Effect of Cognitive Bias Modification on Early Relapse among Adults Undergoing Inpatient Alcohol Withdrawal Treatment: A Randomized Clinical Trial

Victoria Manning, Joshua B.B. Garfield, Petra Karin Staiger, Dan I. Lubman, Jarrad A.G. Lum, John Reynolds, Kate Hall, Yvonne Bonomo, Martyn Lloyd-Jones, Reinout W. Wiers, Hugh Piercy, David Jacka, Antonio Verdejo-Garcia

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Abstract

Importance: More than half of patients with alcohol use disorder who receive inpatient withdrawal treatment relapse within weeks of discharge, hampering subsequent uptake and effectiveness of psychological and pharmacologic interventions. Cognitive bias modification (CBM) improves outcomes after alcohol rehabilitation, but the efficacy of delivering CBM during withdrawal treatment has not yet been established. Objective: To test the hypothesis that CBM would increase the likelihood of abstaining from alcohol during the 2 weeks following discharge from inpatient withdrawal treatment. Design, Setting, and Participants: In a randomized clinical trial, 950 patients in 4 inpatient withdrawal units in Melbourne, Australia, were screened for eligibility between June 4, 2017, and July 14, 2019, to receive CBM or sham treatment. Patients with moderate or severe alcohol use disorder aged 18 to 65 years who had no neurologic illness or traumatic brain injury were eligible. Two-week follow-up, conducted by researchers blinded to the participant's condition, was the primary end point. Both per-protocol and intention-to-treat analysis were conducted. Interventions: Randomized to 4 consecutive daily sessions of CBM designed to reduce alcohol approach bias or sham training not designed to modify approach bias. Main Outcomes and Measures: Primary outcome was abstinence assessed using a timeline followback interview. Participants were classified as abstinent (no alcohol use in the first 14 days following discharge) or relapsed (any alcohol use during the first 14 days following discharge or lost to follow-up). Results: Of the 950 patients screened for eligibility, 338 did not meet inclusion criteria, 108 were discharged before being approached, and 192 refused. Of the 312 patients who consented (referred sample), 12 withdrew before being randomized. In the final population of 300 randomized patients (CBM, n = 147; sham, n = 153), 248 completed the intervention and 272 completed the follow-up. Of the 300 participants (173 [57.7%] men; mean [SD] age, 43.47 [10.43] years), 7 patients (3 controls, 4 CBM) withdrew after finding the training uncomfortable. Abstinence rates were 42.5% (95% CI, 34.3%-50.6%) in controls and 54.4% (95% CI, 46.0%-62.8%) in CBM participants, yielding an 11.9% (95% CI, 0.04%-23.8%; P =.04) difference in abstinence rates. In a per-protocol analysis including only those who completed 4 sessions of training and the follow-up, the difference in abstinence rate between groups was 17.0% (95% CI, 3.8%-30.2%; P =.008). Conclusions and Relevance: The findings of this clinical trial support the efficacy of CBM for treatment of alcohol use disorder. Being safe and easy to implement, requiring only a computer and joystick, and needing no specialist staff/training, CBM could be routinely offered as an adjunctive intervention during withdrawal treatment to optimize outcomes. Trial Registration: Australian New Zealand Clinical Trials Registry Identifier: ACTRN12617001241325.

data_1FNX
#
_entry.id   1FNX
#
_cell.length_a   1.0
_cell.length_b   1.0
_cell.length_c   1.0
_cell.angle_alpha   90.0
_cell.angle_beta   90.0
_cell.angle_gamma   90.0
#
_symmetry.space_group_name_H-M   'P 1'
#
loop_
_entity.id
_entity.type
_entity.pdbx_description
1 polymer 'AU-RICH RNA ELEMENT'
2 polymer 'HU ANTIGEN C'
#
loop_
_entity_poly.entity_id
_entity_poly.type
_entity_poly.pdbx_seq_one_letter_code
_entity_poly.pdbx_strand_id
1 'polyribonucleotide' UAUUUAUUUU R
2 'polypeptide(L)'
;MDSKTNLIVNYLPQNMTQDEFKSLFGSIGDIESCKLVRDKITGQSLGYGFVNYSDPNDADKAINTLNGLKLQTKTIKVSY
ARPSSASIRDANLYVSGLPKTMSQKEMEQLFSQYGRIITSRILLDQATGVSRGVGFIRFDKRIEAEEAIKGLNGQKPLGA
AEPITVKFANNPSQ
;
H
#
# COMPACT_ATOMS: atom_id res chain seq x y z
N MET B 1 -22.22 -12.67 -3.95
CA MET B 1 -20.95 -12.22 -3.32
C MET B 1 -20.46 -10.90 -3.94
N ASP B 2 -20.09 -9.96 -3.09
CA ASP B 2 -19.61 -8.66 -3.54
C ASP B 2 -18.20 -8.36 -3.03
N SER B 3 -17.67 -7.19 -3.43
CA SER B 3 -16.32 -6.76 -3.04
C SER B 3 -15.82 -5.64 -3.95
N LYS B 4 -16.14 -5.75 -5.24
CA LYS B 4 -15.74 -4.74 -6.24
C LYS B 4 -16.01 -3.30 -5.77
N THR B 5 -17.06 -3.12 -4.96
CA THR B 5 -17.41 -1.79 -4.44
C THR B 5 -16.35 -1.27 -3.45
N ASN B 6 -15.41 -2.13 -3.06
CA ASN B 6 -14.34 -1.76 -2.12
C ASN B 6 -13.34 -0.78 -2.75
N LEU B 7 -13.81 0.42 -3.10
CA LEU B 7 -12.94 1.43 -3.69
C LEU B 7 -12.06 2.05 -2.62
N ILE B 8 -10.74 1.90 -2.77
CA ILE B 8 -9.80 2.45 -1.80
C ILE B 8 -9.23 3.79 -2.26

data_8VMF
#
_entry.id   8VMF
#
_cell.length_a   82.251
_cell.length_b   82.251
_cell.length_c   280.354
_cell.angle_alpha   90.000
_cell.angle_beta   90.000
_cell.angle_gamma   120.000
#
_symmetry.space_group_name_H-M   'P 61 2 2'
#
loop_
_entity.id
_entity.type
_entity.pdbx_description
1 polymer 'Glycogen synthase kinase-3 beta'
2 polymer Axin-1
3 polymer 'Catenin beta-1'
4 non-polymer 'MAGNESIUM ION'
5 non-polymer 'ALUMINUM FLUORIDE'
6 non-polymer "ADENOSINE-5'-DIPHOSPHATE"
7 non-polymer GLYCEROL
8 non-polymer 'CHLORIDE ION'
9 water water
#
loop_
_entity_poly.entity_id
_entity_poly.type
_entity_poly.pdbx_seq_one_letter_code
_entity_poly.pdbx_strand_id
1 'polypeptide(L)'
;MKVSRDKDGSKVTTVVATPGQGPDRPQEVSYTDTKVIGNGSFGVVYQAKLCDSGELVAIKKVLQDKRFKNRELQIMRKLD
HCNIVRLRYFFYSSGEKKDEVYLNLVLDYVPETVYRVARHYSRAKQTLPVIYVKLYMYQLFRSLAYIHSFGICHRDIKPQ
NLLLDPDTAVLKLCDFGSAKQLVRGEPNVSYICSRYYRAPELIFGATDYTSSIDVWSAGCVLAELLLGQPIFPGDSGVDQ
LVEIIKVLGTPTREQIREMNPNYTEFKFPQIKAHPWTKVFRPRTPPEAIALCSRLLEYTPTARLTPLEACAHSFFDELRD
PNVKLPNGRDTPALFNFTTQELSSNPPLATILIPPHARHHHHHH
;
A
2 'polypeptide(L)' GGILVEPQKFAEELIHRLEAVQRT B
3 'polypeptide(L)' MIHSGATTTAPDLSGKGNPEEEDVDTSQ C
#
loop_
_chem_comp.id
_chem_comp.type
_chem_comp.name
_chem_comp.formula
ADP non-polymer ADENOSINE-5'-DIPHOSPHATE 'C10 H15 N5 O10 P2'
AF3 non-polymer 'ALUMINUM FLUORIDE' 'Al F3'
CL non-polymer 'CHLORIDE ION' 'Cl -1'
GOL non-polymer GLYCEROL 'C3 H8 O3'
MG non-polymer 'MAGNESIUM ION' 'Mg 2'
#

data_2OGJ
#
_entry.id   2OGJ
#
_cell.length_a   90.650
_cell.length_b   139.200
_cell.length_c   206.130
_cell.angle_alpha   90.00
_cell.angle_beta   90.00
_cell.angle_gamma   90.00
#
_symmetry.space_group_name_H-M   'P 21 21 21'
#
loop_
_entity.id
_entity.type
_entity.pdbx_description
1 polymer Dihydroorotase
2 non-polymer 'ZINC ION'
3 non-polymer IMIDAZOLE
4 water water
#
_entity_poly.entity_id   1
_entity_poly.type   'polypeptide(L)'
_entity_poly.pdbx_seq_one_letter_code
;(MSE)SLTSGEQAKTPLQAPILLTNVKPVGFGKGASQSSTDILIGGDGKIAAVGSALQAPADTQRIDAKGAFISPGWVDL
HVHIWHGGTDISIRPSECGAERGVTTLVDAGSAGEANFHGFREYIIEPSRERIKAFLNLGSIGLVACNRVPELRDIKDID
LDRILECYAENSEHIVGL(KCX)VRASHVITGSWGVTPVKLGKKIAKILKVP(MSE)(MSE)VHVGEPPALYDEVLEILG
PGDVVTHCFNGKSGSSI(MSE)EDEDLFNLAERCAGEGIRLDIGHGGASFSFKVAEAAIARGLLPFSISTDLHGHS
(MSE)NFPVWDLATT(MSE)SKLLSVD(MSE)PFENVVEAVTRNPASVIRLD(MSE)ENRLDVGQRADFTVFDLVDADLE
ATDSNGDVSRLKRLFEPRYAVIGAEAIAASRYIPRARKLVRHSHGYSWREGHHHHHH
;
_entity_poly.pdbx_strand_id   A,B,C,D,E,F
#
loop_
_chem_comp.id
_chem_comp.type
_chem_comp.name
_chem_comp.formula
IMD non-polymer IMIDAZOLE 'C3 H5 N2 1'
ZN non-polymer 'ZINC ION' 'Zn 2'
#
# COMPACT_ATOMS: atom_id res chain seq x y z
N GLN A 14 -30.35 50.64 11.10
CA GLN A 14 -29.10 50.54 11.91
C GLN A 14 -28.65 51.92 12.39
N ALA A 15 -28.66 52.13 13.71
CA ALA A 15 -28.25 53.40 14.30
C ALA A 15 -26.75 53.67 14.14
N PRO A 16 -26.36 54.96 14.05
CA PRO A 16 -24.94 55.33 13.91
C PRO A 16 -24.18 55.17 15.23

Original languageEnglish
Number of pages8
JournalJAMA Psychiatry
DOIs
Publication statusAccepted/In press - 4 Nov 2020

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